The main recommendations made in this report (see text box on guidance for resource managers) relate to this lack of awareness of MCEs, the anthropogenic threats facing them,
MESOPHOTIC CORAL ECOSYSTEMS – A LIFEBOAT FOR CORAL REEFS? 6
Where are MCEs located? High priority Priority and the immediate actions that can be taken, at the local and regional levels, to protect and conserve them. Although the study of MCEs has increased exponentially in the past 30 years, there are still large gaps in our scientific knowledge of them, especially in comparison with shallow reefs. The best way to close these information gaps is to focus research efforts on answering questions that are critical to Are MCEs connected to shallower coral ecosys- tems and can they serve as refuges for impacted shallow reef species? What organisms are found in MCEs? What ecological role do MCEs play? What controls where MCEs are found? Management questions
enabling resource managers to make informed decisions about MCE protection and conservation. For MCEs, the most crucial information is what scientists would call “baseline information”, including information on their location, biological and physical characteristics, threats, condition and the causes and consequences of that condition. The key questions for resource managers and the corresponding research priorities to address them are detailed in Table 3.
Table 3. Key management questions and their related research priorities that would enable policy makers and resource managers to make informed decisions on MCE protection and conservation.
Anticipated management focused products
Locate where MCEs exist, with a priority in the equatorial regions of the Indo-West Pacific region, eastern Atlantic Ocean, and the Pacific coasts of Mexico, Central America and South America. Understand the geological and physical processes that control MCE distribution to enable us to predict where MCEs occur. Understand the genetic, ecological and oceanographic connectivity of MCEs with shallow reefs and other MCEs. Determine whether MCEs can serve as refugia and reseed shallow reefs (or vice versa). Characterize community structure, including patterns of distribution and abundance. Characterize MCE biodiversity to better understand, protect and conserve MCEs. Understand the role of MCEs in support- ing various life stages of living marine resources and the processes that regulate these ecosystems. Determine the anthropogenic and natural threats to MCEs and assess the ecological impacts and their subsequent recovery, if any, from them.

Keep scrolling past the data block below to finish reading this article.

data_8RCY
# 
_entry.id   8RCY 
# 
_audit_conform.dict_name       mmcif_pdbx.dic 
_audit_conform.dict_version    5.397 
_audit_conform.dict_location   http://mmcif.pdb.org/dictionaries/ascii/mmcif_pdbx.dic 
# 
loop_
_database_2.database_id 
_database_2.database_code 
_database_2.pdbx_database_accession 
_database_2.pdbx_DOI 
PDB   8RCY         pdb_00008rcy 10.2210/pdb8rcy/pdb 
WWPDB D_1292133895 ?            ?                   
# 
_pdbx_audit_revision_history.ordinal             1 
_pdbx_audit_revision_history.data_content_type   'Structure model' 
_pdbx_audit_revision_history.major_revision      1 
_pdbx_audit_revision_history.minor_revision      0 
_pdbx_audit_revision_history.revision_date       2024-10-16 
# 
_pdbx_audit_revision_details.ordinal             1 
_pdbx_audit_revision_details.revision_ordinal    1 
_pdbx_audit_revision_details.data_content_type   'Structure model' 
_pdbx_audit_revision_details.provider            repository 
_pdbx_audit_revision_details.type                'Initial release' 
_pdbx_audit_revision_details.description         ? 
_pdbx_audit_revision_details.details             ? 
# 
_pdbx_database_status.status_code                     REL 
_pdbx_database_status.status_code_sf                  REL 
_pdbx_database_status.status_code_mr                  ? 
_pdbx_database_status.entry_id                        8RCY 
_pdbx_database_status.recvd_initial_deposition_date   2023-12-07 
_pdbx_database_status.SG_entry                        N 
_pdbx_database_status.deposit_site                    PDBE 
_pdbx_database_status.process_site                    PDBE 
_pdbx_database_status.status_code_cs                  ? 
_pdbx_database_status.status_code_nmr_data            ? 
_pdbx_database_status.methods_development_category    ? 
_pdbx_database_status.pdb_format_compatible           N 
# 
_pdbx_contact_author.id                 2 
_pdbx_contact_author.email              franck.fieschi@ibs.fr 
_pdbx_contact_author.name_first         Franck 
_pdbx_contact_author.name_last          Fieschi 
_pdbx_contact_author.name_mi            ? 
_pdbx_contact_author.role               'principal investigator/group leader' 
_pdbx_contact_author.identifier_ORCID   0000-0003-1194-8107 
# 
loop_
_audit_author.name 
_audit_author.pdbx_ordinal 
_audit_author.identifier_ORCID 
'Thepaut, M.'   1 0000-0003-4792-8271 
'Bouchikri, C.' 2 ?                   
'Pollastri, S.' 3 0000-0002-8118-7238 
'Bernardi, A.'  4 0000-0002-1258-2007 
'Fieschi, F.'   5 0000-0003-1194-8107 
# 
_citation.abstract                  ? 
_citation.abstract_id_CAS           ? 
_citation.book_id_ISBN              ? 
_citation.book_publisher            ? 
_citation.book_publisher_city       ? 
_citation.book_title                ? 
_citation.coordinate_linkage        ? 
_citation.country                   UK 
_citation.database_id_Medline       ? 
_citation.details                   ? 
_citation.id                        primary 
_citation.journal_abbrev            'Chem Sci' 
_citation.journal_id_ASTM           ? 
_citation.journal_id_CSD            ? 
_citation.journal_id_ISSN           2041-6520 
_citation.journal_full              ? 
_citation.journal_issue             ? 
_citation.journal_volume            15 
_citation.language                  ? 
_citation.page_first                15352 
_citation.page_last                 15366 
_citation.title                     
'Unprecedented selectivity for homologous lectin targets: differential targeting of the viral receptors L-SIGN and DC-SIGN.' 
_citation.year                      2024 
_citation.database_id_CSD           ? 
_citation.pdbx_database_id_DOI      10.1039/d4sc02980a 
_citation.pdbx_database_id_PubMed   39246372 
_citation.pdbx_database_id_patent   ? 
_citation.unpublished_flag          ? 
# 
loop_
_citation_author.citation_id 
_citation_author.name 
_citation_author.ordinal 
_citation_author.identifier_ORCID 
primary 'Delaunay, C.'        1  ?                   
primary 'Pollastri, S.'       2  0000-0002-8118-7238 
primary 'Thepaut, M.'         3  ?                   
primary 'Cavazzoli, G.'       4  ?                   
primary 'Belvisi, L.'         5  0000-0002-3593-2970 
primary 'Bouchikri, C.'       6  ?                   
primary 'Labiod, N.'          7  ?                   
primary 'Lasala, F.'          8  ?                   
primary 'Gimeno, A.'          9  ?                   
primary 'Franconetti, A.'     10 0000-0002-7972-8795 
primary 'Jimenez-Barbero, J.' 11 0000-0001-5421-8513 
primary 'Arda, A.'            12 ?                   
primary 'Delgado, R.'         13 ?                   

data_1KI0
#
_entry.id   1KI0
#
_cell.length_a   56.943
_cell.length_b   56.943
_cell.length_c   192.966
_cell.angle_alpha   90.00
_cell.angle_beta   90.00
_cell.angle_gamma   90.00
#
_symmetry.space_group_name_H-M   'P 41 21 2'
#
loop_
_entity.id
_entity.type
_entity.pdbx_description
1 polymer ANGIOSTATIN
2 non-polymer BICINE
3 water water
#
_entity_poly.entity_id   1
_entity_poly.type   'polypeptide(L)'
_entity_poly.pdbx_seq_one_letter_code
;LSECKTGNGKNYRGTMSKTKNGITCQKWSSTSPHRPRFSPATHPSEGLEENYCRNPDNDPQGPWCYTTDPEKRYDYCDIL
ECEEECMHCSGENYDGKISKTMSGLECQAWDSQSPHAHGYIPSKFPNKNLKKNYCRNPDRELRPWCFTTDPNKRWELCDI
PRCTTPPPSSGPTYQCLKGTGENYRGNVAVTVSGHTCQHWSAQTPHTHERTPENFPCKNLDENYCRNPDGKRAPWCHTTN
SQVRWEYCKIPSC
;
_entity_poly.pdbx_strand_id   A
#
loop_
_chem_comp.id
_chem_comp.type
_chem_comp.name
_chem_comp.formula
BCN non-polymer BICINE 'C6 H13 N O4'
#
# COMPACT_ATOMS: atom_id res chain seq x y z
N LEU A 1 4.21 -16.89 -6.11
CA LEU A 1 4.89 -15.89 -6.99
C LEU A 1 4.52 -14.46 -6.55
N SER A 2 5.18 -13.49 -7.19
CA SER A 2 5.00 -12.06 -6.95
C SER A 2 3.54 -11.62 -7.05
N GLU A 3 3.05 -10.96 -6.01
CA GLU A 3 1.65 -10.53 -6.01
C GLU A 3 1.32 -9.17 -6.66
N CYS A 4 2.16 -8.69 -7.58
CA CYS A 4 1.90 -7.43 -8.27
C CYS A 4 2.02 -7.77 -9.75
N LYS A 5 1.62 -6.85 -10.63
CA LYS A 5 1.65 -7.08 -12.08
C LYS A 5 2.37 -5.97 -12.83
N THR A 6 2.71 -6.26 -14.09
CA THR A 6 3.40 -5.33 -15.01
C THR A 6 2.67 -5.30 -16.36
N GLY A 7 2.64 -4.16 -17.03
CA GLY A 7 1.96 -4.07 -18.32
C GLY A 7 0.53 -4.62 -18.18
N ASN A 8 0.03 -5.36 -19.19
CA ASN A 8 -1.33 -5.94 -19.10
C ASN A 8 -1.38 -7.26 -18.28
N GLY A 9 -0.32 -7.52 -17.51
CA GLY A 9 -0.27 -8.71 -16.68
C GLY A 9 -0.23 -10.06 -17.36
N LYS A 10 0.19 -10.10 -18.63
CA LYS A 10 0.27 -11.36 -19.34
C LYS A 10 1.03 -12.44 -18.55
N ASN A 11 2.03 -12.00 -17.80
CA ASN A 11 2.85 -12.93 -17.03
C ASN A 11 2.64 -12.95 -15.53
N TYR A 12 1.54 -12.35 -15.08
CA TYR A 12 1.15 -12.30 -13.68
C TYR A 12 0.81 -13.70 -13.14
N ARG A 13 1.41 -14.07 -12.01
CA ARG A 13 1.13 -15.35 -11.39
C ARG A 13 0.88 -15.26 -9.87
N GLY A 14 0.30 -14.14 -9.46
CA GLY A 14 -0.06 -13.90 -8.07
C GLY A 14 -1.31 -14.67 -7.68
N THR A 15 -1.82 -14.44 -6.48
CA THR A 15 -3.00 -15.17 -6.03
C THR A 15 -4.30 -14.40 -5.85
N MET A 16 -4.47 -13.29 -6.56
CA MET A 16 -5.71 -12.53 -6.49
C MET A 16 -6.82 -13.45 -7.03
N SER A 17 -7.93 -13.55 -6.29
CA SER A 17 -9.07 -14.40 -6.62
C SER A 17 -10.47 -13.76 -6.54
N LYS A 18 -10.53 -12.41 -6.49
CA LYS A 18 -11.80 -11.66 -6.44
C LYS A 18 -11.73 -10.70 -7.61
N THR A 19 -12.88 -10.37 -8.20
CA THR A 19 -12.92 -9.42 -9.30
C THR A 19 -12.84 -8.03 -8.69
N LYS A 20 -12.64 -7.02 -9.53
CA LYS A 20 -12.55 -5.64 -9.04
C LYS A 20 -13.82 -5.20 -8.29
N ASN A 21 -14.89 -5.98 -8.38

Detailed maps showing the distribution of MCEs.
Models and maps showing predicted MCE habitat.
Maps of larval dispersal pathways for key mesophotic species under different oceanographic scenarios. Population connectivity information for key mesophotic species.
Inventory of species associated with MCEs.
Information on mesophotic species taxonomy, life history, and responses to environmental conditions (including tolerance limits) that are useful for modelling impacts to climate change and other disturbances.
Distribution and abundance estimates for key mesophotic species.
Descriptions of trophic structures and food web models. Descriptions of the range of habitat types and their distribution, how they are utilized and how these relationships change over time. Maps depicting the distribution and intensity of human activities in areas known to contain MCEs. Areas recommended for protection as a marine protected area. Technologies or methods designed to reduce interac- tions between harmful activities (such as fishing gear) and MCEs.
What are the impacts from natural and anthropogenic threats on MCEs?
MESOPHOTIC CORAL ECOSYSTEMS – A LIFEBOAT FOR CORAL REEFS? 7
(Photo Sonia J. Rowley)
MESOPHOTIC CORAL ECOSYSTEMS – A LIFEBOAT FOR CORAL REEFS? 8
Peter T. Harris , GRID-Arendal, Norway Thomas C.L. Bridge , Australian Research Council Centre of Excellence for Coral Reef Studies, James Cook University & Australian Institute of Marine Science, Australia
1.1. Coral reefs in peril